- The Washington Times - Tuesday, September 23, 2008

House Republicans say they have the votes to force opening up the outer continental shelf to more drilling, setting up a potential showdown with Democrats who are conflicted over how to handle the issue.

In a letter to President Bush, more than 150 House Republicans said they would vote to uphold a presidential veto of a bill that tries to extend the moratorium. With the ban set to expire Sept. 30, Democrats may have little choice but to give in or force a veto showdown, which could result in a government shutdown.

“The American people support increasing our American energy resources by opening up the OCS to oil and natural-gas exploration, and we strongly urge you to veto any spending bills that would continue the moratorium on OCS drilling,” the House Republicans said in their letter, led by Rep. Jack Kingston, Georgia Republican.

Fiscal year 2008 ends Sept. 30, and Congress is rushing to pass a stopgap measure to keep the government open into the next fiscal year. The drilling discussions are wrapped up in that bill, since the offshore-drilling moratorium expires at the same time.

Democratic members and aides said last week that party leaders told conservative House Democrats the final spending measure would be silent on the drilling issue.

But a draft of the measure, dated Sunday, included a modified moratorium that incorporated the energy bill the House passed last week. That measure would prohibit drilling within 50 miles of the shore, and open up drilling farther out - leaving most known resources still off-limits.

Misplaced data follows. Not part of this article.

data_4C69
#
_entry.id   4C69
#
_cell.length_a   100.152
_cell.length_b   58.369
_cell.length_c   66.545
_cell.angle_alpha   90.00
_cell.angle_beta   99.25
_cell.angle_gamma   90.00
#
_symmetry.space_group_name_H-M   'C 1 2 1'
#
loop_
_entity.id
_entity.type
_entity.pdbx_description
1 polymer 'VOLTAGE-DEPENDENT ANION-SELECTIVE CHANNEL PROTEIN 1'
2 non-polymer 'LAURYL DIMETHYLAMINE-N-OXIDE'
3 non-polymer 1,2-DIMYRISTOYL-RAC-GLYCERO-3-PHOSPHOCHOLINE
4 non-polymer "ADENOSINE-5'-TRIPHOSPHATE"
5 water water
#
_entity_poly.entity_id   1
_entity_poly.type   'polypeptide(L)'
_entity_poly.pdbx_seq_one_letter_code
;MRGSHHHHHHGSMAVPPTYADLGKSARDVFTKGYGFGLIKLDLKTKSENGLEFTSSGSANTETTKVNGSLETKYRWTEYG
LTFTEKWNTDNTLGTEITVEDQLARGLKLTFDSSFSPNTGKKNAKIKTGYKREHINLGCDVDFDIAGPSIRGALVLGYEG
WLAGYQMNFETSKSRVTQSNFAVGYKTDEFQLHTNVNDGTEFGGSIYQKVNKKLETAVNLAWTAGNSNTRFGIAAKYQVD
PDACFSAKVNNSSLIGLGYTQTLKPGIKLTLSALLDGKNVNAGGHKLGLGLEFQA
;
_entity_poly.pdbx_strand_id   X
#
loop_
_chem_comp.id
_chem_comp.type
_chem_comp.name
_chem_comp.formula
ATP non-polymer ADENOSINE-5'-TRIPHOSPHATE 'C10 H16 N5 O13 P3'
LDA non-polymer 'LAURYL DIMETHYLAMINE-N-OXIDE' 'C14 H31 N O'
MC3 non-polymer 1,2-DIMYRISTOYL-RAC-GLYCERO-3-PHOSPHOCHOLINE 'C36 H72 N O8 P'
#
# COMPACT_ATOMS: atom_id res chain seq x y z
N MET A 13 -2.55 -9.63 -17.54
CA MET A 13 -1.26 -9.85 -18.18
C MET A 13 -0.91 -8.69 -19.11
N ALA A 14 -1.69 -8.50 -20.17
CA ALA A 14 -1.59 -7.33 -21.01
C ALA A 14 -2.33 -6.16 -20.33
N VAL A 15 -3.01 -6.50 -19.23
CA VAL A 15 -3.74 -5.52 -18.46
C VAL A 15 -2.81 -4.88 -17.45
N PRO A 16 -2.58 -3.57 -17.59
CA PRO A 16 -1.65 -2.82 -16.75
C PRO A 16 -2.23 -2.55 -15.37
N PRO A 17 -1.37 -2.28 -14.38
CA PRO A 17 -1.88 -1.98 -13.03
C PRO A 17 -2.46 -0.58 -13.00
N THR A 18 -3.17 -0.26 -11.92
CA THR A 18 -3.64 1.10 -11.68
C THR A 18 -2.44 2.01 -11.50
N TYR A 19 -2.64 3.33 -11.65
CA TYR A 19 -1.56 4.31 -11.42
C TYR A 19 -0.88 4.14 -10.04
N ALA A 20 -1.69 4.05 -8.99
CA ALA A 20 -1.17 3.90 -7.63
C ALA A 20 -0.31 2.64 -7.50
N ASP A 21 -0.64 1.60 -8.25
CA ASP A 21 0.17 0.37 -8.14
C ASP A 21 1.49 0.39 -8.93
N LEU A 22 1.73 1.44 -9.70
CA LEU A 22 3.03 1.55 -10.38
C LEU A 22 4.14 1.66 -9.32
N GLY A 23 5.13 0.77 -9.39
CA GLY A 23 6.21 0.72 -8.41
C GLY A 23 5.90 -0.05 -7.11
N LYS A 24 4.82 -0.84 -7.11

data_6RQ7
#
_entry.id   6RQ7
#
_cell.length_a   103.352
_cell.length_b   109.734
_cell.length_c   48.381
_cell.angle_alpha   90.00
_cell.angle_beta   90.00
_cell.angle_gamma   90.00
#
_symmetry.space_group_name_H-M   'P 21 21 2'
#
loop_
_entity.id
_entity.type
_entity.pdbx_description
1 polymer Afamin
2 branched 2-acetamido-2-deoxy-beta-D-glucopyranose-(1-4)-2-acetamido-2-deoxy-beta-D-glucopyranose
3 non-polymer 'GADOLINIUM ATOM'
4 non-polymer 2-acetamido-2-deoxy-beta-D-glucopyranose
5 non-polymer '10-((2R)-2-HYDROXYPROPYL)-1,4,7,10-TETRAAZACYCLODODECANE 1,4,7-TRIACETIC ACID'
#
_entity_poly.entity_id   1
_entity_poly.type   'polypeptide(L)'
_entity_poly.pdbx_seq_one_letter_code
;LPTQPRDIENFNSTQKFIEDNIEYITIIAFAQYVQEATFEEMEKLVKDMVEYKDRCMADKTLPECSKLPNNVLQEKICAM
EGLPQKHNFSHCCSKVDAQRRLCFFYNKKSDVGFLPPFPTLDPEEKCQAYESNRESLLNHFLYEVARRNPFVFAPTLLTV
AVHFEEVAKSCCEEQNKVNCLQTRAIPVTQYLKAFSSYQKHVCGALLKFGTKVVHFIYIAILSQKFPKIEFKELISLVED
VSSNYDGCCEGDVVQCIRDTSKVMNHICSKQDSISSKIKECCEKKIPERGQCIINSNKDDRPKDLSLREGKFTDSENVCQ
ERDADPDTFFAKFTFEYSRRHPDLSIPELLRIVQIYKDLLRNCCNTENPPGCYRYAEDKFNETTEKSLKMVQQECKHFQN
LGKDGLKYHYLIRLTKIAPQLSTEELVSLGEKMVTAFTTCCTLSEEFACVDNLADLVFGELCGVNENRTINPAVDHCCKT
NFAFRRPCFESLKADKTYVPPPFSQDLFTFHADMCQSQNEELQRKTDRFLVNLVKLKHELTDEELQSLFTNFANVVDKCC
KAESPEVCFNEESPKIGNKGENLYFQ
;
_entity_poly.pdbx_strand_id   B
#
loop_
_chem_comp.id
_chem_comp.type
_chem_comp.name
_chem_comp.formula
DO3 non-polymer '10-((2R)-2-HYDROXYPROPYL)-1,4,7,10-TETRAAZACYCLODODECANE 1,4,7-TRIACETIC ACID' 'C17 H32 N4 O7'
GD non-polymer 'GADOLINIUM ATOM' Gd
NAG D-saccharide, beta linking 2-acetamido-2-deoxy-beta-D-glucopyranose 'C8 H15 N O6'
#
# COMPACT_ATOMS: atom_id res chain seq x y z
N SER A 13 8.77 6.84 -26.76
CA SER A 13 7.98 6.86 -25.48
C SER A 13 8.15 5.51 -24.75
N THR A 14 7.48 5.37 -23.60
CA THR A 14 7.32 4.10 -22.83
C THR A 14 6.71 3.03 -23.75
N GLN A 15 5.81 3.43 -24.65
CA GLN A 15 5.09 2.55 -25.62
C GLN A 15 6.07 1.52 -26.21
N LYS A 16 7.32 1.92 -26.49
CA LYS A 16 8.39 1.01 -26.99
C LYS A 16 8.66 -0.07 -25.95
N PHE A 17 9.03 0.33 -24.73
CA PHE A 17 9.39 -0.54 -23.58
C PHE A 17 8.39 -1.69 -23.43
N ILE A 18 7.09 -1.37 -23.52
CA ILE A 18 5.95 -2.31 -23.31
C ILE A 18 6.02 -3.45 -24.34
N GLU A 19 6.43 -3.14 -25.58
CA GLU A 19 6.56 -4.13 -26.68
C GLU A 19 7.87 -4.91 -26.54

Democratic House aides said the drilling provisions are in flux, as is much of the rest of the bill.

House Minority Leader John A. Boehner, Ohio Republican, said including the energy provisions in the spending measure was “a slap in the face to millions of families, seniors and small businesses trying to make ends meet during out nation’s energy crisis.”

The offshore-drilling ban had been enforced by both executive order and congressionally imposed moratorium, but Mr. Bush earlier this year rescinded the executive order. That leaves the congressional moratorium, which has been renewed annually, as the impediment.

Mr. Bush has promised to veto the stand-alone House energy measure, but he has not said how he would handle a stopgap spending bill that included the provisions.

For their part, the Republicans said Mr. Bush should take a stand.

“We have worked all year for a vote on this issue,” Mr. Kingston said. “It’s a shame that the only way to have an open debate is through the [spending measure]. If the speaker opened the floor for a full debate, this would not be necessary. In light of her refusal to do so, we’re ready to force a vote and give the American people the right to explore American energy.”

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